Given the activity noted with both CTLA-4 or PD-1 blockade, clinical trials are now investigating combination checkpoint blockade. The most mature data with a combination of ipilimumab + nivolumab in melanoma showed a response rate of 40% across dose cohorts with >50% in some cohorts in the context of manageable toxicity. Such responses are generally durable, even when treatment was stopped early for toxicity. Unlike in studies of PD-1 blockade monotherapy, there was no significant difference in clinical activity based on tumor expression of PD-L1. Phase 2 and 3 trials of this combination have similarly shown high rates of activity in melanoma with phase 1 programs in numerous other tumor types. Attention is being paid to the reasons underlying the efficacy of checkpoint blockade in certain malignancies. One hypothesis has been that cancers having a high mutational load may be more amenable to immune modulation by virtue of the larger number of potential neo-epitopes present, fostering baseline immune recognition that can then be potentiated by checkpoint blockade. We have found that melanoma patients having long term clinical activity with ipilimumab have a significantly greater median number of non-synonymous passenger mutations, compared with patients who do not respond or those who have only short-term regression. Strategies to enhance baseline immune reactivity are therefore necessary to investigate as means to improve the impact of checkpoint blockade on a broad spectrum of cancers.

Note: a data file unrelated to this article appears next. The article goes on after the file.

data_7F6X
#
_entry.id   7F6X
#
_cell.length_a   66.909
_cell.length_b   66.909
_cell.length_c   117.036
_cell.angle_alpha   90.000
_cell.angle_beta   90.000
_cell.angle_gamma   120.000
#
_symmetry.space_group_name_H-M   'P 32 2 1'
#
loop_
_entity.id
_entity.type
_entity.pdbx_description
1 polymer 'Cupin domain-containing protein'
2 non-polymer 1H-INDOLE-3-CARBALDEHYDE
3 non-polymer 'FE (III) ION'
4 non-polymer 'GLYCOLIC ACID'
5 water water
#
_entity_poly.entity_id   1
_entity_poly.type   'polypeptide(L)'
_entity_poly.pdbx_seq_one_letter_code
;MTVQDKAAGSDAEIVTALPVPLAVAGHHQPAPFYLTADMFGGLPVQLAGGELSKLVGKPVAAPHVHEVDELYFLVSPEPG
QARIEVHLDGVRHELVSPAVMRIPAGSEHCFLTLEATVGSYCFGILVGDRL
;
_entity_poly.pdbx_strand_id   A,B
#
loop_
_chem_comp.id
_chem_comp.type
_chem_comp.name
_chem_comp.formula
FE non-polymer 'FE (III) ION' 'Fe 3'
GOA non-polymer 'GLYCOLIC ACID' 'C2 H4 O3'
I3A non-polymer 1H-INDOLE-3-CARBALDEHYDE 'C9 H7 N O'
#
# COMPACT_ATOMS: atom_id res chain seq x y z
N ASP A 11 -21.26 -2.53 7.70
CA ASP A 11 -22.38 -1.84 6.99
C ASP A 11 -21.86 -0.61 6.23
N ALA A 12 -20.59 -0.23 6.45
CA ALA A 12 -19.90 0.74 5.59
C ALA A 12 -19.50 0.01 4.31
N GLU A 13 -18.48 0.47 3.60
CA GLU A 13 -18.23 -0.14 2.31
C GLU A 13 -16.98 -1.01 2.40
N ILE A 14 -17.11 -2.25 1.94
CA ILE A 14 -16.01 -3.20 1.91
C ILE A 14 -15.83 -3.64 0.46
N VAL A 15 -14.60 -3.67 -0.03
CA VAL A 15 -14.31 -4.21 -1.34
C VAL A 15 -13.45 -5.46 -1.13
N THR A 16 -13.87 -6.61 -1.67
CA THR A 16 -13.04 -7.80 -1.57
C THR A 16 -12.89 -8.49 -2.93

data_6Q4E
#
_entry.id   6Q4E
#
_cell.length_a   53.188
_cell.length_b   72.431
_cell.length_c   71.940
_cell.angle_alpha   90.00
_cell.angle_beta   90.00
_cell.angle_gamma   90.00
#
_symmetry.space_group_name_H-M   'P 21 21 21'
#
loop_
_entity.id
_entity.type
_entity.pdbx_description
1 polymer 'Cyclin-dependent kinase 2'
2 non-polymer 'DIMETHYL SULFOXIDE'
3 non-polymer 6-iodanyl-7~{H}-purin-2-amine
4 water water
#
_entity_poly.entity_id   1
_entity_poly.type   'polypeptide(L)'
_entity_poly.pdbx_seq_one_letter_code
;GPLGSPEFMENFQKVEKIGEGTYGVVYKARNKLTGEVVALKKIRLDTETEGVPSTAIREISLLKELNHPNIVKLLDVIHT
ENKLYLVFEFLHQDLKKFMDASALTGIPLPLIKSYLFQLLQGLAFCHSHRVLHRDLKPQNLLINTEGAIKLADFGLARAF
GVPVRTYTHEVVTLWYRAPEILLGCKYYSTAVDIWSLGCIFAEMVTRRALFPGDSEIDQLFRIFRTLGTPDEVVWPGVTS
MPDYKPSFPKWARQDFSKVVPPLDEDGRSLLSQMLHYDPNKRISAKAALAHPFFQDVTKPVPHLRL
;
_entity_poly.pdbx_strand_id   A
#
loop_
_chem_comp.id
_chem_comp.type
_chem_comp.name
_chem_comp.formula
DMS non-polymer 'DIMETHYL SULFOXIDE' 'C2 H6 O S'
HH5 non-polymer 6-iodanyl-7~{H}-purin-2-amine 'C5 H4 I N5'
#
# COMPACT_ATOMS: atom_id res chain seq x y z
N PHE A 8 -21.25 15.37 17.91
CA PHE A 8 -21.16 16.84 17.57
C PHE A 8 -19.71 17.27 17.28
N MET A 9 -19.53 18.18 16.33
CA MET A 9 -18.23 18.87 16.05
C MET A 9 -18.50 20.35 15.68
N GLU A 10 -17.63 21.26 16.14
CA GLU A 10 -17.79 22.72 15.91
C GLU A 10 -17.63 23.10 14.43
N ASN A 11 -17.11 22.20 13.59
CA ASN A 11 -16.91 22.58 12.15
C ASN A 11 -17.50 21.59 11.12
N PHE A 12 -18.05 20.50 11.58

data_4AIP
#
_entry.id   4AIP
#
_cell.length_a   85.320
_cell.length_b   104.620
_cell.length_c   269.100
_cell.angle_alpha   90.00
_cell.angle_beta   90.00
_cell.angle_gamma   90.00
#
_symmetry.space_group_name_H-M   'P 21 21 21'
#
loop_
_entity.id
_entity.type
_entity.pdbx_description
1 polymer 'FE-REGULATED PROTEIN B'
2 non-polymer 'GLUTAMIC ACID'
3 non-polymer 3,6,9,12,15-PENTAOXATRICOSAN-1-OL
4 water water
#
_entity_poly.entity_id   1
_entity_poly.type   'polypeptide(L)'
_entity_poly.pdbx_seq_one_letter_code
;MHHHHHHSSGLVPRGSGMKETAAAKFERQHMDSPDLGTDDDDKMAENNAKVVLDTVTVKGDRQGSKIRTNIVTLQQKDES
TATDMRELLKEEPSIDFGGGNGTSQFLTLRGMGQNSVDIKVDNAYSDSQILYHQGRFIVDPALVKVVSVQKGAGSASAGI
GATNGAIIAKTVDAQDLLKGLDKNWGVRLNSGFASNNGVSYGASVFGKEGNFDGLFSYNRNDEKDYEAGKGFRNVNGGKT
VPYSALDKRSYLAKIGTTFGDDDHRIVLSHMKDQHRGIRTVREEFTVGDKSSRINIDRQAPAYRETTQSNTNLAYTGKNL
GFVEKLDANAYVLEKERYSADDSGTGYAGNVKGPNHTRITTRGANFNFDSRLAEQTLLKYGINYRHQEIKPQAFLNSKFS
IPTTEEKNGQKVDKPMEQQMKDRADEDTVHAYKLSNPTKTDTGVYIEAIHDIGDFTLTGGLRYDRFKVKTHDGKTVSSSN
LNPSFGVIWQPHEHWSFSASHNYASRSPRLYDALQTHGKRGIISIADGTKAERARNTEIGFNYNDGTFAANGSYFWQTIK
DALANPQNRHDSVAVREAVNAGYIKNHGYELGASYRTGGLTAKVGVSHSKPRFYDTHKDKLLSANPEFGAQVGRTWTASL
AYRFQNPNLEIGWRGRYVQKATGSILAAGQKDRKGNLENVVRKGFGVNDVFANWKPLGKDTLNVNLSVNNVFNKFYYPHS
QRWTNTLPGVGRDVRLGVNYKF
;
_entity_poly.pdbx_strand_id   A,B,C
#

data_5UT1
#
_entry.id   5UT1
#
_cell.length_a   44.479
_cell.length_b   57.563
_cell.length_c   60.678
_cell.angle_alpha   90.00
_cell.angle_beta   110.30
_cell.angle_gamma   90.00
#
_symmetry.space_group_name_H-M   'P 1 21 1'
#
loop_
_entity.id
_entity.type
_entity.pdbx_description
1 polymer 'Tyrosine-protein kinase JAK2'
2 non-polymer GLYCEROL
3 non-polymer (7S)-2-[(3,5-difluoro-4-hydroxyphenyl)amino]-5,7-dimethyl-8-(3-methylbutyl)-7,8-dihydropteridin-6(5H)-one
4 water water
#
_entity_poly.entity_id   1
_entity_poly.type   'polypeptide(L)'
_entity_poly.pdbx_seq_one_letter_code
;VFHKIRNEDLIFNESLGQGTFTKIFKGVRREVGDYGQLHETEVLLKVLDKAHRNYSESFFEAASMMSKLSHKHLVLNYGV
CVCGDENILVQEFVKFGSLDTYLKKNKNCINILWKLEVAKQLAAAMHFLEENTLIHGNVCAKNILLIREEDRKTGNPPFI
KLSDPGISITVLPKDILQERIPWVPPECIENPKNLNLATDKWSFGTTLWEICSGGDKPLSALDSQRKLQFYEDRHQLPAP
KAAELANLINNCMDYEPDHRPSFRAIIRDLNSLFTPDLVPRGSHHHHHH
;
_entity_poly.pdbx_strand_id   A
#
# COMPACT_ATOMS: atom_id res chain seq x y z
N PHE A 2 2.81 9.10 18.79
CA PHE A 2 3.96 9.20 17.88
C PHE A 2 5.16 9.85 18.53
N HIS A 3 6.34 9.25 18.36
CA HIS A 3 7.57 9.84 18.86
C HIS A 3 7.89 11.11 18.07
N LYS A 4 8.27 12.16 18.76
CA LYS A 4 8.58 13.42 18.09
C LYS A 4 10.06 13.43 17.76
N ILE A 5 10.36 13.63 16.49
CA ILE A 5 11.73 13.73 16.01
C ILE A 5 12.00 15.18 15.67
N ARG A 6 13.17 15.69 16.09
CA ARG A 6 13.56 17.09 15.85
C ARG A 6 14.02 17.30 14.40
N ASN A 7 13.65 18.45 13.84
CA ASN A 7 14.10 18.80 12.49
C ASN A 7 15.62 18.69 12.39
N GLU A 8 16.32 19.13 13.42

Citation Format: Jedd D. Wolchok. Combination checkpoint blockade. [abstract]. In: Proceedings of the CRI-CIMT-EATI-AACR Inaugural International Cancer Immunotherapy Conference: Translating Science into Survival; September 16-19, 2015; New York, NY. Philadelphia (PA): AACR; Cancer Immunol Res 2016;4(1 Suppl):Abstract nr IA10.
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